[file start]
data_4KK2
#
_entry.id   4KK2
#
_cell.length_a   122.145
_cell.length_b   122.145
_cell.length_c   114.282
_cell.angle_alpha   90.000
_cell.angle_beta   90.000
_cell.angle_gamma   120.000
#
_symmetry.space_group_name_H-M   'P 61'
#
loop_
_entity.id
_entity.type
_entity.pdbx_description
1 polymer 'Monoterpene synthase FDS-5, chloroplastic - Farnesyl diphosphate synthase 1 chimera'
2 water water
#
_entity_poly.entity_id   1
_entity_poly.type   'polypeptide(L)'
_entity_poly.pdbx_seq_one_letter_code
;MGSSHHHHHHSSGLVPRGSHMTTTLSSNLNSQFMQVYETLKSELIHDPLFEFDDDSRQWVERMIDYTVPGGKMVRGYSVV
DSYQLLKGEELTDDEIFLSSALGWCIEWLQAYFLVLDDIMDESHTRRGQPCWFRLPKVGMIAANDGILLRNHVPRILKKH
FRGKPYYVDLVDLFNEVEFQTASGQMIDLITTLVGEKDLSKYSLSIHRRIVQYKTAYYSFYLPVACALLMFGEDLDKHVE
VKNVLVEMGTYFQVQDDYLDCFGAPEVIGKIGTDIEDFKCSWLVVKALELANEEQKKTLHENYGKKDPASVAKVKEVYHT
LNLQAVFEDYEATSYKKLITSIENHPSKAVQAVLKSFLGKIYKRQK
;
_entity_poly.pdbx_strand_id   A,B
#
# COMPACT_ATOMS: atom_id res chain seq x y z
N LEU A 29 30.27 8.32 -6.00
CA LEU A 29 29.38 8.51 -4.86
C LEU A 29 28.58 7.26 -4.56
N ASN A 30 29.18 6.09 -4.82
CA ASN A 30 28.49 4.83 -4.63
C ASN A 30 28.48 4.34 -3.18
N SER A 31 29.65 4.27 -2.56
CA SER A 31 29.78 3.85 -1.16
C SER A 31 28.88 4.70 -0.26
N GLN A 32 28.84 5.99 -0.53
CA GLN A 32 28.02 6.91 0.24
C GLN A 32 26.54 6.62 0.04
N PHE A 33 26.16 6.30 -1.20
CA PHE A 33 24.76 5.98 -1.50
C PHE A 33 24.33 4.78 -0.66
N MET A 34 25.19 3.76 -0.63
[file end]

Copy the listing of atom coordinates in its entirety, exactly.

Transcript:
data_4KK2
#
_entry.id   4KK2
#
_cell.length_a   122.145
_cell.length_b   122.145
_cell.length_c   114.282
_cell.angle_alpha   90.000
_cell.angle_beta   90.000
_cell.angle_gamma   120.000
#
_symmetry.space_group_name_H-M   'P 61'
#
loop_
_entity.id
_entity.type
_entity.pdbx_description
1 polymer 'Monoterpene synthase FDS-5, chloroplastic - Farnesyl diphosphate synthase 1 chimera'
2 water water
#
_entity_poly.entity_id   1
_entity_poly.type   'polypeptide(L)'
_entity_poly.pdbx_seq_one_letter_code
;MGSSHHHHHHSSGLVPRGSHMTTTLSSNLNSQFMQVYETLKSELIHDPLFEFDDDSRQWVERMIDYTVPGGKMVRGYSVV
DSYQLLKGEELTDDEIFLSSALGWCIEWLQAYFLVLDDIMDESHTRRGQPCWFRLPKVGMIAANDGILLRNHVPRILKKH
FRGKPYYVDLVDLFNEVEFQTASGQMIDLITTLVGEKDLSKYSLSIHRRIVQYKTAYYSFYLPVACALLMFGEDLDKHVE
VKNVLVEMGTYFQVQDDYLDCFGAPEVIGKIGTDIEDFKCSWLVVKALELANEEQKKTLHENYGKKDPASVAKVKEVYHT
LNLQAVFEDYEATSYKKLITSIENHPSKAVQAVLKSFLGKIYKRQK
;
_entity_poly.pdbx_strand_id   A,B
#
# COMPACT_ATOMS: atom_id res chain seq x y z
N LEU A 29 30.27 8.32 -6.00
CA LEU A 29 29.38 8.51 -4.86
C LEU A 29 28.58 7.26 -4.56
N ASN A 30 29.18 6.09 -4.82
CA ASN A 30 28.49 4.83 -4.63
C ASN A 30 28.48 4.34 -3.18
N SER A 31 29.65 4.27 -2.56
CA SER A 31 29.78 3.85 -1.16
C SER A 31 28.88 4.70 -0.26
N GLN A 32 28.84 5.99 -0.53
CA GLN A 32 28.02 6.91 0.24
C GLN A 32 26.54 6.62 0.04
N PHE A 33 26.16 6.30 -1.20
CA PHE A 33 24.76 5.98 -1.50
C PHE A 33 24.33 4.78 -0.66
N MET A 34 25.19 3.76 -0.63